Better know an admin: Meet Dean Sharon Stahl
This is the first in a series of interviews with Washington University administrators. The purpose of the series is to gain a more personal perspective on the lives of some of Wash. U.’s highest-ranking academic faculty. It can sometimes be difficult to remember that behind every administrative decision is someone with his or her own interests and pastimes. I sat down with Sharon Stahl, the vice chancellor for students, to get to know her a little better.
Students coming into Sharon Stahl’s office on the first floor of the Women’s Building have asked her a number of questions over the years: “What class should I take?” “Am I able to study abroad?” “Will this be the correct career path for me?” However, there’s another question that has probably not been asked as many times:
“Can you tell me about what you have on your walls?” I awkwardly begin. The dean’s office is cluttered yet neat, her walls full of framed photos of the students she has worked with through the Danforth Scholars program and her desktop with gifts her four-year advisees have brought back from their time abroad. On a bookshelf sits a plush fairy godmother akin to one you might find in a Cinderella gift shop at Disney World. When I inquire about its meaning, Stahl simply responds that the student who gave it to her must have seen a resemblance between her and the godmother.
A Missourian with only the slightest trace of an accent, Stahl pronounces “Missourah” with home state pride. After studying English at the University of Missouri, she took a job as a tour guide in a facility that handled nuclear reactors. They needed someone who didn’t understand the science behind the work, “so it was perfect,” she chuckles. It was there that she met her future husband, a scientist at the facility. Today, he still does research at the Washington University School of Medicine. Photos of the couple’s three children and nine grandchildren fill the office, such as one featuring her young granddaughter looking pensively at the sea.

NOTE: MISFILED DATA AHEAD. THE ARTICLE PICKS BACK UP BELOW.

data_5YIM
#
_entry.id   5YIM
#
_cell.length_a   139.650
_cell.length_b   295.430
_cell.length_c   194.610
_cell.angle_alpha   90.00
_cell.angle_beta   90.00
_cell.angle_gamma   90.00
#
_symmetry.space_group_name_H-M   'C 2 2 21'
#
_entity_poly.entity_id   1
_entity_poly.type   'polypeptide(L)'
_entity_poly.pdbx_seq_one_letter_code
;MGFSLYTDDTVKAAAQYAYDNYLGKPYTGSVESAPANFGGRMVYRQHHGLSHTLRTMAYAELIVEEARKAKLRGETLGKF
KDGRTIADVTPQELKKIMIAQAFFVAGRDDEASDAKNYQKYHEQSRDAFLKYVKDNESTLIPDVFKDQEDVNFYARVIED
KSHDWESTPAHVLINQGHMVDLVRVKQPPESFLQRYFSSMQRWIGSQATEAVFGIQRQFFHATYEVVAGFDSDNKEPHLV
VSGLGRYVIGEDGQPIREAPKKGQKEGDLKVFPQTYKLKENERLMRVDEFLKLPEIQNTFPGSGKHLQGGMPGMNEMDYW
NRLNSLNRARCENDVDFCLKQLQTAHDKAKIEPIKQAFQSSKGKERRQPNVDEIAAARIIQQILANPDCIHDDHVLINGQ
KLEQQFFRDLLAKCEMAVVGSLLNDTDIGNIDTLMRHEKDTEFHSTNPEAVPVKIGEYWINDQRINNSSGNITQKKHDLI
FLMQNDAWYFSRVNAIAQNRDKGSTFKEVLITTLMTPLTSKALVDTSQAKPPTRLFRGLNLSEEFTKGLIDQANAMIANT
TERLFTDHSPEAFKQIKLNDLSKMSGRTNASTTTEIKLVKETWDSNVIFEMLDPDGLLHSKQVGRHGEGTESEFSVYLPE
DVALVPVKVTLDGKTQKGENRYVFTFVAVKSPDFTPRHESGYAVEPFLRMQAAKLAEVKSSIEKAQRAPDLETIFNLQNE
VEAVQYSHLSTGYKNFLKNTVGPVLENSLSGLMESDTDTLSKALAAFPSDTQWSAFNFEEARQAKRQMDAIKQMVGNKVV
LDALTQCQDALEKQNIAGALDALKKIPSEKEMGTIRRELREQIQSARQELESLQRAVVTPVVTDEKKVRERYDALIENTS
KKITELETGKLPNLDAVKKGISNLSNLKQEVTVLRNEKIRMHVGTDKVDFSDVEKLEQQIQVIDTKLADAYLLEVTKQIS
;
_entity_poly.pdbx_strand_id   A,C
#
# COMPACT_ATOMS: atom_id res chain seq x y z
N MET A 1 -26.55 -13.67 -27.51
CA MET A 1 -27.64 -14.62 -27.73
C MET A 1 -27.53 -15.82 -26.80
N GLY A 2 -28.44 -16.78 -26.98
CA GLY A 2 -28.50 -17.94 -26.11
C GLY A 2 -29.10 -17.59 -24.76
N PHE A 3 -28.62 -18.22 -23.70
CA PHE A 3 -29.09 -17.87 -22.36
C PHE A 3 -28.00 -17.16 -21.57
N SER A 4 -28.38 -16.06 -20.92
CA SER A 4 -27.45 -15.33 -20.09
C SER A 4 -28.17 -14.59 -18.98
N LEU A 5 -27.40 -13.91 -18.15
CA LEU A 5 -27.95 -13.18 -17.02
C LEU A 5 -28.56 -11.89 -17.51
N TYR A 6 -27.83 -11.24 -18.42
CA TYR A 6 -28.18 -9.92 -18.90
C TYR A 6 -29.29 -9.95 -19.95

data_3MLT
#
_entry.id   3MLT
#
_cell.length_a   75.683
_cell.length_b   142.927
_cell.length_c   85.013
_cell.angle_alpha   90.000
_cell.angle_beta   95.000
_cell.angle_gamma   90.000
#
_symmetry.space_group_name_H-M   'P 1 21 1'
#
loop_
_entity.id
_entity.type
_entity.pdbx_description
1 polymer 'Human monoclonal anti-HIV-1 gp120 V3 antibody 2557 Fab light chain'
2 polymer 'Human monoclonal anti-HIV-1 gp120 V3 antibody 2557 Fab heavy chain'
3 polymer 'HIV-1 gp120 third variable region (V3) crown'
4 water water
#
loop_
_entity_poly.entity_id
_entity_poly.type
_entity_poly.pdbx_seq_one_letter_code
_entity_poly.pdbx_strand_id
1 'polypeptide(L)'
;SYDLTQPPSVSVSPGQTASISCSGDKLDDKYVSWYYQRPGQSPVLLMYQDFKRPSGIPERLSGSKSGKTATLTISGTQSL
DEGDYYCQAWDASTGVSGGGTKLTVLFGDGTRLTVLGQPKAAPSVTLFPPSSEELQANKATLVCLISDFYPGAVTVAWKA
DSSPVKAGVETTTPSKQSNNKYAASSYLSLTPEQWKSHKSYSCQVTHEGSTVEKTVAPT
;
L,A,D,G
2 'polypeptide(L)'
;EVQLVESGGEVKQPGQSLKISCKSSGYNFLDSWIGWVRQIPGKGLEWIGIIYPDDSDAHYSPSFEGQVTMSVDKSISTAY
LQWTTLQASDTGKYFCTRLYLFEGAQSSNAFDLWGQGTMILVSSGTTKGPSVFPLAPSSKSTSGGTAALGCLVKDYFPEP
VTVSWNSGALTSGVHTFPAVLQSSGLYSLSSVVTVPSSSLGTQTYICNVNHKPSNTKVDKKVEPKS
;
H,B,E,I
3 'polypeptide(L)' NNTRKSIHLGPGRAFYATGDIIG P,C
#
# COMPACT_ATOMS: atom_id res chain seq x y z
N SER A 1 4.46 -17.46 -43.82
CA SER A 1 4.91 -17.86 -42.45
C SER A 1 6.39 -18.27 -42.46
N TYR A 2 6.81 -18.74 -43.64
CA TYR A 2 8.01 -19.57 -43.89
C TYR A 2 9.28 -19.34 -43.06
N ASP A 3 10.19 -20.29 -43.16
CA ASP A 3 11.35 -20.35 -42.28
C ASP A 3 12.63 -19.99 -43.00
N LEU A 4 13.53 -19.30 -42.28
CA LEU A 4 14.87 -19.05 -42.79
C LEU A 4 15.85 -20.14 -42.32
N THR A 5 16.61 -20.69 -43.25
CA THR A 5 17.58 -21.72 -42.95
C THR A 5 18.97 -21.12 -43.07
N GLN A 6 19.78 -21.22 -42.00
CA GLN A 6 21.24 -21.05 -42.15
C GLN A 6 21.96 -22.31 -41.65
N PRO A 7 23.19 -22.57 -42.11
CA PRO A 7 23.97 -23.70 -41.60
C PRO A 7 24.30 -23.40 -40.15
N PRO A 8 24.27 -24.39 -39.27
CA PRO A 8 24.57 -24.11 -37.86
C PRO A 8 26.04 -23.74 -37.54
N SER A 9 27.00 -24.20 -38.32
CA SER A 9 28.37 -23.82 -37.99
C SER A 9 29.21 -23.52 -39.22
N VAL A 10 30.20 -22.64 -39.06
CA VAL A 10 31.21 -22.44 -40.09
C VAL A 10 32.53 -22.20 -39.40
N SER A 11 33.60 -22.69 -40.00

Stahl says one of the most rewarding things about her job is connecting students with what they love. It’s obvious that she is talented at creating personal connections just through her efforts to learn about me during our interview. The gifts in her office serve as “thank you”s from students whose busy college lives she has helped straighten out.
It has become sort of a tradition for students studying abroad to think of Stahl when bringing back souvenirs. Stahl finds studying abroad to be a huge part of life for Wash. U. students, and she encourages everyone to do so if they have the financial means and academic opportunity.
For her part, Stahl has lived all over the country and even in Paris for four months, all during various sabbaticals and research trips that her husband has taken. In her spare time, she enjoys cooking above all else, especially soups and Italian meals. She even cultivates her own herb garden, growing thyme, rosemary and lots of basil (her all-time favorite spice). Stahl is always developing and adding new ingredients to even her most-cooked meals, and her family will occasionally get mad at her for not making them aware of updates to her recipes.
During warmer months, Stahl enjoys a pastime common among many Wash. U. students: running in Forest Park. Here, she will occasionally encounter students and even the women’s track team, although she admits that she has no chance of keeping up with student runners.
She also considers herself a movie buff and named “The Grand Budapest Hotel” one of her favorites of the year. She expected it to do well at the Oscars, which took place two days after the interview. (Spoiler: the movie won four awards. See Cadenza for more Academy Awards coverage.)
Mostly, Dean Stahl enjoys traveling and spending time with her family. Two of her three children live in the St. Louis area and she is looking forward to visiting her other daughter’s family in Boston over spring break.
Stahl says she tries to maintain a warm, engaging personality with her advisees to help make genuine connections with them. Her approach toward interacting with her students also informs the relationships she maintains with them post–graduation.
One such example dates back a decade ago, when Stahl even spoke at one former advisee’s wedding. He was engaged to another Wash. U. graduate whom Stahl had never met, and Stahl says she treasured the experience of getting to know his new spouse, parents and extended family.
Stahl’s almost-30-year tenure at the University will come to a close with her retirement at the end of this year, but the impact that she has had as confused students’ fairy godmother will remain with them for years to come.